Are you Team Kate or Team Meghan? If you’re anything like me, you don’t want to pick a side—and you don’t think there should be “sides” at all. Yet ever since Meghan Markle married Prince Harry, parts of the media have pitted the former actor against her sister-in-law.
Where Kate Middleton was once depicted as a dull social climber, she is now presented as the epitome of female virtue: a respectable, silent, discreet, and selfless mother. Meghan must therefore be her opposite—a political, manipulative, “woke” careerist.
Essentially, the two duchesses have been assigned to opposite sides of the culture war. All kinds of seemingly unrelated items have become symbols of one side or the other—quinoa, avocados, the English flag, attitudes toward the death penalty—and now Kate and Meghan have been conscripted too.
The new film starring Robert Downey Jr. as a doctor who talks to animals is transfixing at times, if only because it’s such a disaster.
Hollywood makes bad movies all the time. Sometimes they’re highly enjoyable pieces of schlock that divert your attention for 90 minutes before vanishing from memory. Sometimes they’re unwatchable slogs, similarly not worth remembering. Then there are the debacles of the release calendar: genuine catastrophes such as Dolittle, the likes of which are rarer than a talking dragonfly. The newest adaptation of Hugh Lofting’s whimsical 1920s stories about a doctor who can commune with animals stars Robert Downey Jr. and a boatload of CGI critters, and clearly no expense has been spared in bringing it to the big screen. But that doesn’t keep it from being one of the worst cinematic fiascos I’ve seen in years.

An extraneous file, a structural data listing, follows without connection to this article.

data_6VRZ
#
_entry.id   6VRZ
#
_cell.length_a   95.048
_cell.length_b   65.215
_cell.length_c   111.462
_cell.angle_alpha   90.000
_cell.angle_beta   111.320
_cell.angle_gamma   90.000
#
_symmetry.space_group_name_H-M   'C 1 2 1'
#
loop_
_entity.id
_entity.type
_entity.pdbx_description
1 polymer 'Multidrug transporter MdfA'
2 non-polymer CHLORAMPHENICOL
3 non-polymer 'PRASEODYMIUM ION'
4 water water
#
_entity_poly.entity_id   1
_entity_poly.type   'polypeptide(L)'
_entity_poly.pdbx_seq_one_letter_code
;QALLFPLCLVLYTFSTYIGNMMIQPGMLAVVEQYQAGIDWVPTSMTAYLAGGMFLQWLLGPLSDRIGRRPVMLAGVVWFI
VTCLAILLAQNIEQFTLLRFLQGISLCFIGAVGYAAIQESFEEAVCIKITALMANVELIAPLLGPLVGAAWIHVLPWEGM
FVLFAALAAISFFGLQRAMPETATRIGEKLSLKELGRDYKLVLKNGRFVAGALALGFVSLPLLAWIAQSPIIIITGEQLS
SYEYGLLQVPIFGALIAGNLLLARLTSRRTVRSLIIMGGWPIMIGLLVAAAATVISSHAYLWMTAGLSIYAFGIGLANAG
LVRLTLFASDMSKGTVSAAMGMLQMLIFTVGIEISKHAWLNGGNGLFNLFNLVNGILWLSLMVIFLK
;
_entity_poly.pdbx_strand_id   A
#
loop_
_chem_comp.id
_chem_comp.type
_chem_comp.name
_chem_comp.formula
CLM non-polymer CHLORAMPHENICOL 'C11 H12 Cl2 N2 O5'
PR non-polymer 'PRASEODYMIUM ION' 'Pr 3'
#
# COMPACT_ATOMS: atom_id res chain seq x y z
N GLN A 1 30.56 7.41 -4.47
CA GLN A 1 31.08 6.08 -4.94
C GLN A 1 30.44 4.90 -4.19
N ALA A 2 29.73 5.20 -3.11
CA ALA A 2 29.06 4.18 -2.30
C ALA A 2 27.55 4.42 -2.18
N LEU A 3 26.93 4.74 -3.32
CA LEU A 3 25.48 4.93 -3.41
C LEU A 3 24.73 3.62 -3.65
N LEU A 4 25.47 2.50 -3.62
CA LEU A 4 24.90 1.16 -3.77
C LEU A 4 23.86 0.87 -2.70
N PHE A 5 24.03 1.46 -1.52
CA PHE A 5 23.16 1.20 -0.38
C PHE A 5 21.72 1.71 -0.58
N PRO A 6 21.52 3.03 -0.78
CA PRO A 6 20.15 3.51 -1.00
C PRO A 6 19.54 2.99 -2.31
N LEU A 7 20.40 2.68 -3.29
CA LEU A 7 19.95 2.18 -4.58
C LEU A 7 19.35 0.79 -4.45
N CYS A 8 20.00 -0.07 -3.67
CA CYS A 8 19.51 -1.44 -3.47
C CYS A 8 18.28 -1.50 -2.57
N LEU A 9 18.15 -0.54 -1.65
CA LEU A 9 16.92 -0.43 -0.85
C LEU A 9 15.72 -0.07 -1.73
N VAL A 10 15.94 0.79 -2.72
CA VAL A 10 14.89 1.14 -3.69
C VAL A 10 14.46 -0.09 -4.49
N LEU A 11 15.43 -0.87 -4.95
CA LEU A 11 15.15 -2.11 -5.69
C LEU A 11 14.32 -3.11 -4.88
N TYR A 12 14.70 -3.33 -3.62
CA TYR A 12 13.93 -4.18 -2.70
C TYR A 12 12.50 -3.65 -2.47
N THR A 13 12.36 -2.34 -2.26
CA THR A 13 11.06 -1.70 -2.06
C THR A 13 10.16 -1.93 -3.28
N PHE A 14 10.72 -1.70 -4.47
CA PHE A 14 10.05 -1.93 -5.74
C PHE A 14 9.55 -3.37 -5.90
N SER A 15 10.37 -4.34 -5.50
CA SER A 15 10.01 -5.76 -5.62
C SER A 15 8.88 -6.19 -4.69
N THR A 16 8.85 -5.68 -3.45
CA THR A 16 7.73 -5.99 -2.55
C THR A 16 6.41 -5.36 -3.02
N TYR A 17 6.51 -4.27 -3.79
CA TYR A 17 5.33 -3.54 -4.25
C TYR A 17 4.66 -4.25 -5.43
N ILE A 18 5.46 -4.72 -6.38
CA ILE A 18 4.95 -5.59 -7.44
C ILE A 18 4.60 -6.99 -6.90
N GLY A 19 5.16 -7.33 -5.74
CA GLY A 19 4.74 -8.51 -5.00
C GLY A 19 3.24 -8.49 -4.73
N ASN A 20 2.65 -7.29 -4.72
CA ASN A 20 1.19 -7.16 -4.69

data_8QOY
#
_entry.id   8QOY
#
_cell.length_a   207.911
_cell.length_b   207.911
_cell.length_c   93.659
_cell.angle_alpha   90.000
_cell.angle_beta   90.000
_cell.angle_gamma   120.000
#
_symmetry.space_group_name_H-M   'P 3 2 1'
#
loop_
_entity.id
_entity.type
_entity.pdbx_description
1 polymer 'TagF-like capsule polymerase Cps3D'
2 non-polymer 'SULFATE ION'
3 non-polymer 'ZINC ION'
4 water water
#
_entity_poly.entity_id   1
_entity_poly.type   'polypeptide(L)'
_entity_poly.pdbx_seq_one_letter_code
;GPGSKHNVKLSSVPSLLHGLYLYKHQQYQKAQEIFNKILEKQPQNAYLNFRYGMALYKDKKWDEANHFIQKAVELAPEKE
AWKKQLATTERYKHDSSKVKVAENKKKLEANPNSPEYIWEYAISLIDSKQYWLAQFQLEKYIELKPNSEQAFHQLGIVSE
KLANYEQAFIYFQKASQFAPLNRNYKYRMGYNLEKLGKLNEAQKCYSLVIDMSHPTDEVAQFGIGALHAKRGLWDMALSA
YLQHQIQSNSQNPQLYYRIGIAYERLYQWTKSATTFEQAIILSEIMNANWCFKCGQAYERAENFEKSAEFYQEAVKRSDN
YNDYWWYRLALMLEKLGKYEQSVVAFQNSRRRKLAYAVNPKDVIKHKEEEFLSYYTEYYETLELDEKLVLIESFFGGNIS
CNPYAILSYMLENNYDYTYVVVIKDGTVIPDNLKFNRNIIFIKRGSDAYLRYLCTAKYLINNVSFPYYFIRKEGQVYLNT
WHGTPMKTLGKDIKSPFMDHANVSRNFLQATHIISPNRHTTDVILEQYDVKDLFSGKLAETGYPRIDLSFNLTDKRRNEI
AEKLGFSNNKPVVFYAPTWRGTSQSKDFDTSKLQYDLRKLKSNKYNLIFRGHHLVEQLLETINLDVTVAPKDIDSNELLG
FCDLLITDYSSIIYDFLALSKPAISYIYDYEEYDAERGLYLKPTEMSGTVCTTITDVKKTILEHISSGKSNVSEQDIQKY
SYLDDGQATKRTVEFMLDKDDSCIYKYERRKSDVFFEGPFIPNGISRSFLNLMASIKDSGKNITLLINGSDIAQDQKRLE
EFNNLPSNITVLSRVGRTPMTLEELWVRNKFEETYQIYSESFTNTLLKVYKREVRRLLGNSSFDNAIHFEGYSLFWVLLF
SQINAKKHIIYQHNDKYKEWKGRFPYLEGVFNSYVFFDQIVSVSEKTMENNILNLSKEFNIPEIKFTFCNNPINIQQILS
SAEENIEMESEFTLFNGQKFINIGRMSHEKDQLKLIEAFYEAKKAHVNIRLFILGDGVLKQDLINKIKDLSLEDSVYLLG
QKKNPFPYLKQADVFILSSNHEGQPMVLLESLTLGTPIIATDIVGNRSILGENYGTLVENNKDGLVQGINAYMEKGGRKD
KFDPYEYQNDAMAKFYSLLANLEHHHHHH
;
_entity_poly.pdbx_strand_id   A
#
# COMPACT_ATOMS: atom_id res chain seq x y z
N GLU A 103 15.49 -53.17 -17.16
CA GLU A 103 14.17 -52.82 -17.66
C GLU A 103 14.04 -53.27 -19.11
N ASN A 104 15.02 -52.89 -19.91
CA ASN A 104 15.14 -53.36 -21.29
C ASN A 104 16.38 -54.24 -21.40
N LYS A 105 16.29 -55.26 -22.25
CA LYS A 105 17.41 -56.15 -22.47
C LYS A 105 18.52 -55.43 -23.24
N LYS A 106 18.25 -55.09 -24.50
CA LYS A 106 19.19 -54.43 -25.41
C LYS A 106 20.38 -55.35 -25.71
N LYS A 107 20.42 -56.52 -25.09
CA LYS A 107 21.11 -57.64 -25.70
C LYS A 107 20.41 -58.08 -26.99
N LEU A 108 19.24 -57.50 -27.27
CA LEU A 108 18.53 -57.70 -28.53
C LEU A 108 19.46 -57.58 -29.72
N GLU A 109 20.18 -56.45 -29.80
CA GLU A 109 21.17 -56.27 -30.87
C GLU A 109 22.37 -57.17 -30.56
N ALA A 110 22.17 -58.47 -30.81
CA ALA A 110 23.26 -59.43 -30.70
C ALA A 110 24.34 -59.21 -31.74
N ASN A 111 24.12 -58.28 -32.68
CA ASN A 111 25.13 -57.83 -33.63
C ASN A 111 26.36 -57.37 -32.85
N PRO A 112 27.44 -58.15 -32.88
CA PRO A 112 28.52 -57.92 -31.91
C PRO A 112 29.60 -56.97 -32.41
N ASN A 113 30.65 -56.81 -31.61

His sometimes-goofy bid has been a surprise success. But can he make voters take the idea of Commander in Chief Yang seriously?
BURLINGTON, Iowa—Not long ago, Andrew Yang would have considered his presidential campaign a success just for having injected a discussion of job automation into the race. He was a novelty candidate, a single-issue candidate, known as much for joking around on the debate stage and for viral videos (like the one that shows him squirting whipped cream into the mouths of two kneeling volunteers) as for his signature policy position, the “freedom dividend,” a universal basic income of $1,000 a month.
But now that Yang has outlasted a number of more conventional and better-known rivals—and achieved surprisingly robust poll numbers and fundraising totals—his campaign has started to dream about what could happen if their candidate could transcend his novelty status. So when Yang’s top staff gathered at the end of December, his campaign chief, Nick Ryan, made clear that the strategy for the final weeks before voting starts would be to “present our guy as President Yang, Commander in Chief Yang.” How do you do that when Yang is the $1,000-a-month guy—not the bilateral-summit guy or the Situation Room guy? He’s the candidate who loves to crowd-surf, whose fans meme him into Obi-Wan Kenobi robes (“He is our only hope”), who wears his thick blue-and-red campaign scarf everywhere he goes. Can he convince voters he’s commander-in-chief material while continuing to indulge in the oddball routine to which he ascribes much of his success so far?